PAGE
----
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On Tuesday, ANC 4A had two presentations on its agenda: Howard University, and a small Chinese-language charter school called Yu Ying. Both praised Ward 4 to high heaven, seeking the Commissioners’ support in their attempt to locate in the same place: A parcel at Walter Reed Army Medical Center, which at this point is a 62-acre blank slate.
The land has been in play since last fall, when the General Services Administration decided it didn’t need the acreage after all, and the Army offered it to the District instead. In November, the city issued a request for notices of interest, giving non-profit groups and city agencies the chance to let their imaginations run wild about what they could do with the space.
Twenty-three groups responded, ranging from a group of “Concerned Citizens” arguing for senior housing to WMATA, which would put in a bus maintenance facility. They laid out their proposals at community meetings in mid-April (video here), and are now waiting on the Walter Reed Local Redevelopment Authority (LRA) to choose one or more of them to advance, which should happen by June or July (some, like Howard, are asking for the whole space, while others would be small enough to combine into the area). In putting together the master plan to present to the Army by the end of 2010, the city has brought in urban planning firm Perkins + Will, which also consulted on San Francisco’s Presidio park and is also working on a similar large dormant area in Oakland.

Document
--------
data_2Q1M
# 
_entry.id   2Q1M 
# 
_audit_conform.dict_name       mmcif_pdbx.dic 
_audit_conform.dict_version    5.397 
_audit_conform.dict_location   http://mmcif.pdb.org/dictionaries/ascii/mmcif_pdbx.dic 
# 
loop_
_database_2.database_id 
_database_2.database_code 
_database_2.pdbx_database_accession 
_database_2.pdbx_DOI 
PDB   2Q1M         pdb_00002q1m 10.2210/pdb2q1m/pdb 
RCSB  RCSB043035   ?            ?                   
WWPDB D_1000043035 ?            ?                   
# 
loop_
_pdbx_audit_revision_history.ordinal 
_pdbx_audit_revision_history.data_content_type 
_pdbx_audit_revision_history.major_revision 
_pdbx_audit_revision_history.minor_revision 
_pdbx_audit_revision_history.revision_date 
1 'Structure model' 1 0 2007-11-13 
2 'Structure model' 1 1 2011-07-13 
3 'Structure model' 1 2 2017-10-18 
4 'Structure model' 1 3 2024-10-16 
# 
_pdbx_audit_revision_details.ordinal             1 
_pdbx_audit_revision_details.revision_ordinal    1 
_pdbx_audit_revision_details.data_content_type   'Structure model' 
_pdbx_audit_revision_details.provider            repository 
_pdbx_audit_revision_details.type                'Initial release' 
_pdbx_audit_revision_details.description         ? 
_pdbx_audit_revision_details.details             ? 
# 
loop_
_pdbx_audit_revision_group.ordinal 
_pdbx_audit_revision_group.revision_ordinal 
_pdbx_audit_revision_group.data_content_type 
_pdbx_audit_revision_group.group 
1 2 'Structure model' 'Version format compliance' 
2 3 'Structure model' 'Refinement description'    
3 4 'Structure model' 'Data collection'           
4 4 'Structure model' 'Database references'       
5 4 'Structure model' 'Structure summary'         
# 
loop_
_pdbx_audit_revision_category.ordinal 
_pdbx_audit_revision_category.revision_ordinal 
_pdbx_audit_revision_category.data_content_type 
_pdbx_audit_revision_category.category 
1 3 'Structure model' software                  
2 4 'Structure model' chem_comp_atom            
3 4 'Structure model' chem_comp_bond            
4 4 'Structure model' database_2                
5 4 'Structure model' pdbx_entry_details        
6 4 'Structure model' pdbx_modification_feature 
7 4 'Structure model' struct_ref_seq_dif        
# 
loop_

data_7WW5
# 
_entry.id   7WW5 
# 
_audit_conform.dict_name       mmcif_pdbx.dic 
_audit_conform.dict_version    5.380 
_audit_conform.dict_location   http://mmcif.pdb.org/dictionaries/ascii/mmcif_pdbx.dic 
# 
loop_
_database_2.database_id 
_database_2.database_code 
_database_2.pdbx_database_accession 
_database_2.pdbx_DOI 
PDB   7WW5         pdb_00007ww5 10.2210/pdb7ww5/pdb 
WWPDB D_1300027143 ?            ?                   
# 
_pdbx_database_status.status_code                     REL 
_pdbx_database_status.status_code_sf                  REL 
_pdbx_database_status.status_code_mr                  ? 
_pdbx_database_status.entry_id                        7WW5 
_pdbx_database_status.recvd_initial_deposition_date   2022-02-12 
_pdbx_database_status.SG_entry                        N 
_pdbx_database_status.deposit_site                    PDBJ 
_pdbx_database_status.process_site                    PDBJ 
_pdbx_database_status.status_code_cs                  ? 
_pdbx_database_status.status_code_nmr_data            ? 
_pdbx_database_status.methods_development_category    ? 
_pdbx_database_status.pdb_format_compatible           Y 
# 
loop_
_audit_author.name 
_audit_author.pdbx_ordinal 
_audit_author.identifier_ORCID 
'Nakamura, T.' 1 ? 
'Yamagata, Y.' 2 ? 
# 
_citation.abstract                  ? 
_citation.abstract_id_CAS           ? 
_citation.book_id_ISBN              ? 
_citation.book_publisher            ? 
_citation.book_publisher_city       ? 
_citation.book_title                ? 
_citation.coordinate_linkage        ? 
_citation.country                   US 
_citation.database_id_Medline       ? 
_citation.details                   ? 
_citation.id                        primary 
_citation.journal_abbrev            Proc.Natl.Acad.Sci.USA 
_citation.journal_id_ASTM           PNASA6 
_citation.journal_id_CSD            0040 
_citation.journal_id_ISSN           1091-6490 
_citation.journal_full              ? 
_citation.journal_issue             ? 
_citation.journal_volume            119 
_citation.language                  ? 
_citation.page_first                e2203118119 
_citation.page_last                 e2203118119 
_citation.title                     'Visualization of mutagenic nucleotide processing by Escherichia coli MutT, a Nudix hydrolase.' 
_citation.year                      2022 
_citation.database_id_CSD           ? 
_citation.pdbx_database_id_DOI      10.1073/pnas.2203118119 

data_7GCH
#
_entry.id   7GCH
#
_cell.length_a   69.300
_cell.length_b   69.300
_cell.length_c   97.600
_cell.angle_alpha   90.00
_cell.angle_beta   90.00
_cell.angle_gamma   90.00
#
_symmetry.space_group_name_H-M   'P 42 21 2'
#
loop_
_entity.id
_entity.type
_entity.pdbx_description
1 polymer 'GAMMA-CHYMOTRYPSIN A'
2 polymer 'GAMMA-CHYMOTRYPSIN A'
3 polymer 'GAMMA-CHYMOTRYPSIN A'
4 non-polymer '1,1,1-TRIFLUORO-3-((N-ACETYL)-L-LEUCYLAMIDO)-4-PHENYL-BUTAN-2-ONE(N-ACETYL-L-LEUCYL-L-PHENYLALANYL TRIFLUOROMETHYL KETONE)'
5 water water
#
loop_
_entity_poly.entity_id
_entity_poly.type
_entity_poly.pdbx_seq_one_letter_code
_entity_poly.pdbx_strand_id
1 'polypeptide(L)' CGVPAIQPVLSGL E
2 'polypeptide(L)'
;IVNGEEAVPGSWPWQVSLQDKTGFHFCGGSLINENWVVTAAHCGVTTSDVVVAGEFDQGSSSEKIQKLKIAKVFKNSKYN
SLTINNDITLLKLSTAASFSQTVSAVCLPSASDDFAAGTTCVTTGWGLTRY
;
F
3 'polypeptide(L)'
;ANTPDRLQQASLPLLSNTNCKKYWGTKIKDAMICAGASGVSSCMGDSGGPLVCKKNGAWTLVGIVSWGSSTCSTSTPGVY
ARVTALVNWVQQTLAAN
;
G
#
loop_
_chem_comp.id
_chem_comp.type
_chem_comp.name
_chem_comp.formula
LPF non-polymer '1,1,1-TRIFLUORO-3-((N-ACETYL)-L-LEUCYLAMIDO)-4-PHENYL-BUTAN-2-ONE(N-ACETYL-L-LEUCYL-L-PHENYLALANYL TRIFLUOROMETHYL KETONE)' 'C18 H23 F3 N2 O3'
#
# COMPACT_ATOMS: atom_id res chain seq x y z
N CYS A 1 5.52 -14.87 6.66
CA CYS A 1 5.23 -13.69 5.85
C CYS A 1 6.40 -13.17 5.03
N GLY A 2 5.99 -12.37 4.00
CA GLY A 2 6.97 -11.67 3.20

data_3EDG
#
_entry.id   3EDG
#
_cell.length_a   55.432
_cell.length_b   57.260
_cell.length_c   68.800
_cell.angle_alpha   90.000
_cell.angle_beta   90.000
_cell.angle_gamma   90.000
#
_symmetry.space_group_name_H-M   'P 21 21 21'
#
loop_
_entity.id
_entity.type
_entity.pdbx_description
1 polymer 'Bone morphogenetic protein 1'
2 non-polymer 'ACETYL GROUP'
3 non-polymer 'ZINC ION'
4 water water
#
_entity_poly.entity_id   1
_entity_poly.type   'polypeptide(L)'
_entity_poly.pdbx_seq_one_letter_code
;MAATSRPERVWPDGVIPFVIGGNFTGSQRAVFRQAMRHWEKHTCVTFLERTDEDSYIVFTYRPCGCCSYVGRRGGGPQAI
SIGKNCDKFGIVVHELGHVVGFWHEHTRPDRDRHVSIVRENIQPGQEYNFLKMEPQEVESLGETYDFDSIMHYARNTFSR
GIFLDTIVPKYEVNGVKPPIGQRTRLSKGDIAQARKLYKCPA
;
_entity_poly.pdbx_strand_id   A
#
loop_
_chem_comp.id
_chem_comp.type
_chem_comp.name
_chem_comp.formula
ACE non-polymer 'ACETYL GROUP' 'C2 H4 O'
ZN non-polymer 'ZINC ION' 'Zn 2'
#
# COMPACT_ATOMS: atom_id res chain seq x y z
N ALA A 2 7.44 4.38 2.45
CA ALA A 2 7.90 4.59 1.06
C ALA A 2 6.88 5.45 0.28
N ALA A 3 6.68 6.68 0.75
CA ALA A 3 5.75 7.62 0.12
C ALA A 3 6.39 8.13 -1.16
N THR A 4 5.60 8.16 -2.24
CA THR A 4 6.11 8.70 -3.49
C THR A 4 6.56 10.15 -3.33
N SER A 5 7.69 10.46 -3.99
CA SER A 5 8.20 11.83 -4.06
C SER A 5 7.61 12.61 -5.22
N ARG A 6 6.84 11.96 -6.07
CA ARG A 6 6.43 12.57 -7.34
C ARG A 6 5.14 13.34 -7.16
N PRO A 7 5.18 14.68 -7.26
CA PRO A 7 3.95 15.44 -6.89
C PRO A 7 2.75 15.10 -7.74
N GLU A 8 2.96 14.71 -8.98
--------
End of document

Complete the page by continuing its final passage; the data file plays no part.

Now, since community preferences will factor into the LRA committee’s choice, groups are making the rounds to line up support. The audience at Monday’s ANC meeting was composed mostly of emissaries from either Howard or parents from the Yu Ying School. In her presentation, Howard Senior Vice President for Health Sciences Robin Newton made special mention of how even though she resides in Ward 5, she had a soft spot in her heart for Ward 4, having grown up around the corner from the church where the meeting took place.
Meanwhile, Howard is in the early stages of designing its campus plan for the next ten years, and has just recently convened a citizens advisory committee to provide input. Moving the entire academic medical center and health sciences several miles northwest, taking 1,800 employees and their students with it, would hugely impact the area around the main Howard campus—and they haven’t quite figured out what to put in its place, if anything.
“We will leave a medical care presence in that community,” Newton said—doctors offices, etc. “That’s the only thing we can really commit to.”